It’s almost an unavoidable part of life: getting into a car crash. The car insurance industry estimates that the average driver will file a collision claim about once every 18 years. Whether you or a loved one were involved in a minor fender bender – and certainly a fatal crash – a motor vehicle crash is guaranteed to be a frightening and stressful time in your life.
The silver lining is there are laws to protect you and help you get the compensation you need to repair property damage and recover from injuries.
Pittman, Dutton & Hellums has a proven record of helping car crash victims get the maximum compensation possible for their claim. Recent motor vehicle crash victims should consider legal representation to relieve them of the claims process hassle and to help ensure they get the full compensation they deserve.
How the Car Crash Claims Process Works
The claims process can be a frustrating mess to successfully navigate. Insurance companies have a bevy of tactics to minimize or avoid payouts on legitimate claims. To help guide you through this complex process, below are tips on what to do and what not to do after a crash.
It cannot be stressed enough that you should seek immediate medical attention after any car crash involving an injury or suspected injury. This is for both the benefit of your health and for strengthening any claim you file against the other party.
Remember, not all injuries show up right away. For example, whiplash – a neck injury often painful and debilitating – can take awhile to surface. Without getting medical attention as soon as possible after the crash, you could be compromising your health and end up with worsening symptoms. In the meantime, you will also be making it harder to prove the injury was connected to the crash, thereby making it more difficult to receive compensation.
If possible, after a crash, you should also:
- File a police report;
- Take photos of any vehicle damage;
- Take photos of the crash scene;
- Take photos of your injuries; and
- Write down the details of the crash while they are fresh in your mind;
- Get any witnesses’ personal information;
- Review your auto insurance policy, so you know what is covered;
- Track all medical visits;
- Log how you feel and your recovery progress; and
- Track all work you missed due to the injury.
People often put too much trust into insurance agencies. These big-money businesses have agents who have been specially trained in tactics to convince victims to accept the lowest settlement amount possible. They also have an extensive team of attorneys to unearth any evidence to de-legitimize a claim, or convince claimants against pursuing their full legal rights.
With that in mind, these are things to avoid after a car crash:
- Never admit to fault at the scene of the crash – this includes saying “sorry” since it implies guilt;
- Never discuss your crash with anyone besides the police, your insurer, or your lawyer;
- Never throw out damaged vehicle parts, bloody clothing, or anything else that could be used as evidence;
- Do not sign a medical waiver without first consulting an attorney; and
- Do not agree to a settlement without first consulting an attorney.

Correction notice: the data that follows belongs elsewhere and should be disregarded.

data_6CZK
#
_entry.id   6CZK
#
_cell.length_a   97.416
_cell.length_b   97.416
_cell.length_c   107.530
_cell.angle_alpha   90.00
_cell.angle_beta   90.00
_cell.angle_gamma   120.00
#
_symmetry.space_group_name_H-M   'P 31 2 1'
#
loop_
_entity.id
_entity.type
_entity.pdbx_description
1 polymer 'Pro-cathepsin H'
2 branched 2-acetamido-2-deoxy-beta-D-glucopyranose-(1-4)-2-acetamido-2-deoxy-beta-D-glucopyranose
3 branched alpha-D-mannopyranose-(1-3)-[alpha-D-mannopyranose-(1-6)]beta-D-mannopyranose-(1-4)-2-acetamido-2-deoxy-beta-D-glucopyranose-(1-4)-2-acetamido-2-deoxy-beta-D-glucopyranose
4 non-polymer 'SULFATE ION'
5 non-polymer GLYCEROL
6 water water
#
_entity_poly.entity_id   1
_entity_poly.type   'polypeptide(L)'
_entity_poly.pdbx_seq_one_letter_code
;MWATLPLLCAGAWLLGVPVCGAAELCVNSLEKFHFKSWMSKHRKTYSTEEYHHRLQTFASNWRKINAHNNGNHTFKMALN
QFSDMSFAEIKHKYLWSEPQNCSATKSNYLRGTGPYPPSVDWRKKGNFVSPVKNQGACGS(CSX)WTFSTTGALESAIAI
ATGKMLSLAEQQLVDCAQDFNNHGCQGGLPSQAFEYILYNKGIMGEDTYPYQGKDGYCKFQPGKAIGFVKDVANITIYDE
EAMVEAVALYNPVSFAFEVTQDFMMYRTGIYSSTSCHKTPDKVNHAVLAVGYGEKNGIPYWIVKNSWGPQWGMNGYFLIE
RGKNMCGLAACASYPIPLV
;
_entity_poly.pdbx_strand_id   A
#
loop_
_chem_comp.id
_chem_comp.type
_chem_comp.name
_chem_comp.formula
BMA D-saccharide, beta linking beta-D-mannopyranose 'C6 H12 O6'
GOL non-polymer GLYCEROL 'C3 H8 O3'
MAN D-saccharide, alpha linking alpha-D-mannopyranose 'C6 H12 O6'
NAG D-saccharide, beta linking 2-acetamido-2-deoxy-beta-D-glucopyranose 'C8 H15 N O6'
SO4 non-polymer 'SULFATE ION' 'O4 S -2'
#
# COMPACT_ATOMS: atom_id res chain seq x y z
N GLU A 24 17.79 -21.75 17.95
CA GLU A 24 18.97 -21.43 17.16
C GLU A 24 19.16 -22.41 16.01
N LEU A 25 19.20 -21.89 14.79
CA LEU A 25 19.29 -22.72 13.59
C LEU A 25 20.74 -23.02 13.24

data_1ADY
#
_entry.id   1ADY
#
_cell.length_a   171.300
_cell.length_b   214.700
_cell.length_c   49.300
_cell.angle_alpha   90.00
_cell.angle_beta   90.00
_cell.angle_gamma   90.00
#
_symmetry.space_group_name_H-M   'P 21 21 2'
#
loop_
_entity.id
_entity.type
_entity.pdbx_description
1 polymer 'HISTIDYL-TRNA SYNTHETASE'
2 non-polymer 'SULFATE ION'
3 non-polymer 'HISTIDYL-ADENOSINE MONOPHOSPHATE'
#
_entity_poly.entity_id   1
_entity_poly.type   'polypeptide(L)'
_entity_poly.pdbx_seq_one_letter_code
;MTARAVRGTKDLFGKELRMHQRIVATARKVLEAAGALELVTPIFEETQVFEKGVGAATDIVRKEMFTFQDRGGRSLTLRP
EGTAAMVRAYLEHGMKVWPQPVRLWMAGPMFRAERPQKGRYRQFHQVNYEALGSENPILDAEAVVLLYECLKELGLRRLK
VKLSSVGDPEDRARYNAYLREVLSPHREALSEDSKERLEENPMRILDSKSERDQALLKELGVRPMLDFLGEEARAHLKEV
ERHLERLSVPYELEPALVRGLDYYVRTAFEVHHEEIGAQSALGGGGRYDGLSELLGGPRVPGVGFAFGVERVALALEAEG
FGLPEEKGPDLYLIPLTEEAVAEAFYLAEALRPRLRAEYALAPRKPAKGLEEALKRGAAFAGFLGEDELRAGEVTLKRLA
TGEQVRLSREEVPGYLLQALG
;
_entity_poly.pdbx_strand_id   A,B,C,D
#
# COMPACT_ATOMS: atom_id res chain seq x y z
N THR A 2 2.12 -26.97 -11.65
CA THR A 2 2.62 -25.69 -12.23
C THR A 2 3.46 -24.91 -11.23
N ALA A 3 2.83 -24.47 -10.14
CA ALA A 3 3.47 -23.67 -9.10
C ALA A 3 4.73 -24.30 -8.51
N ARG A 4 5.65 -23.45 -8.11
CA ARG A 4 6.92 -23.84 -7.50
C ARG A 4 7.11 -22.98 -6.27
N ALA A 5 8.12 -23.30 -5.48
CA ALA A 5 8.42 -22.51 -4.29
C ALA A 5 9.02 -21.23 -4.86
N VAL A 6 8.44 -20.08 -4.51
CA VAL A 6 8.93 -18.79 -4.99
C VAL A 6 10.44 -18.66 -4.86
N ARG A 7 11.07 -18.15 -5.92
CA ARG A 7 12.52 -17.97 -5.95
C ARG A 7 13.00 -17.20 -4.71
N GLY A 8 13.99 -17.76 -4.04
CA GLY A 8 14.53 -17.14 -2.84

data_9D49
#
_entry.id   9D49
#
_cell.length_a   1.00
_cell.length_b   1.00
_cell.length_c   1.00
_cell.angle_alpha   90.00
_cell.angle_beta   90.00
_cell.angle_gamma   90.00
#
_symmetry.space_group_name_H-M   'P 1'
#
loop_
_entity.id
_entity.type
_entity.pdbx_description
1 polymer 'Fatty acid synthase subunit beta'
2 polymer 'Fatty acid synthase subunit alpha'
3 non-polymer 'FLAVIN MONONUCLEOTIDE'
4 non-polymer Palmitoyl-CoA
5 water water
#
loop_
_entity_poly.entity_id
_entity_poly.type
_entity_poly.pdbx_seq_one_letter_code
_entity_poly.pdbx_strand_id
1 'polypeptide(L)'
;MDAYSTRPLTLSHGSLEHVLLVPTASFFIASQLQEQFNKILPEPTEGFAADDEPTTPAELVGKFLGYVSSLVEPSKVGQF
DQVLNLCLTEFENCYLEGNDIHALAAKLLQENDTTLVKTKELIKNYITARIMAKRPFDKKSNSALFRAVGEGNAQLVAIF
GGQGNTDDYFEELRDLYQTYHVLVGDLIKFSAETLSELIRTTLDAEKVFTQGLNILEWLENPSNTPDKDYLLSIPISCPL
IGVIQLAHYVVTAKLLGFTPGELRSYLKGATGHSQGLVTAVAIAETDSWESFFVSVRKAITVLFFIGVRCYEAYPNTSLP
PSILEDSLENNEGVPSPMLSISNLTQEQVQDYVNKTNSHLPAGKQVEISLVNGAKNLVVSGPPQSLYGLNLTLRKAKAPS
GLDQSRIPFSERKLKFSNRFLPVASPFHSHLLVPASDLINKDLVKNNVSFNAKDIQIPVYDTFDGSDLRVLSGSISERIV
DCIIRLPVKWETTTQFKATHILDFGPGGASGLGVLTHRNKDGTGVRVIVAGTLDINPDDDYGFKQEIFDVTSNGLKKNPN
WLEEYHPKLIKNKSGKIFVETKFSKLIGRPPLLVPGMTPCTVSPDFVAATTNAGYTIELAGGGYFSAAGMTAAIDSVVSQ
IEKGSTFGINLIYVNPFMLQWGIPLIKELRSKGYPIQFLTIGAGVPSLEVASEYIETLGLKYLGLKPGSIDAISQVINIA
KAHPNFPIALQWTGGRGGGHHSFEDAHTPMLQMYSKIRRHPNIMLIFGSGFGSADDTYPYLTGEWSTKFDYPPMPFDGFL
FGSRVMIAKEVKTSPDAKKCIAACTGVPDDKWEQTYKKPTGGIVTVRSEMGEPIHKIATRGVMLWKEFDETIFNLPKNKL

Reporting a Car Accident as Soon as You Can
It is a good idea to report the crash to your insurance carrier as soon as possible. This way you can get the claims process started without delay. Before you call, have the following information ready:
- Your policy number
- Date and time of the crash
- Description of the crash
- Witnesses information
- Damage to your vehicle
- Injuries to you or passengers
- The police report, if available
In addition to filing a claim with your insurance agency, in certain instances you may need to report the crash to the government. By state law, you will need to file an SR-31 form with Driver License Division of the Department of Public Safety after any crash involving personal injury or at least $500 in property damages, if the at-fault driver is uninsured.
Getting a Police Report
One of the most valuable pieces of evidence in establishing fault in a crash and supporting your claim is the police report. Police are usually only called to a crash scene if someone has sustained an injury. Anytime the police arrive on the scene, a police report will be issued.
If the police were not called to the crash, you can file a police report at your local police station.
How an Attorney Can Help with Your Car Crash Claim
An experienced car crash attorney is your biggest ally following a crash. They can take the burden of gathering the necessary evidence off your shoulders, so you can focus on healing. Building your case may include:
- Ordering police reports
- Collecting and reviewing medical documents
- Gathering medical bills and other expenses related to your crash
- Securing statements and other witness testimony
- Collaborating with medical experts and other technical professionals
By putting together these documents, a car crash attorney can demonstrate that your injuries and property damage were directly connected to the crash. A complete summary with evidence to support it helps an attorney determine and prove the upper limit of the compensation you are owed. Without an attorney, you are taking a chance in not recovering the full amount you are due, and possibly not recovering any money at all.
Our Attorneys Are on Your Side
Pittman, Dutton & Hellums has been winning favorable settlements and verdicts for car crash victims for years. We know all the ins-and-outs in building an airtight case that can get you the full compensation you are due. Let us take over the legalities of your car crash claim, so you can concentrate on getting better as quickly as possible. Contact us today for your free, no-obligation case evaluation.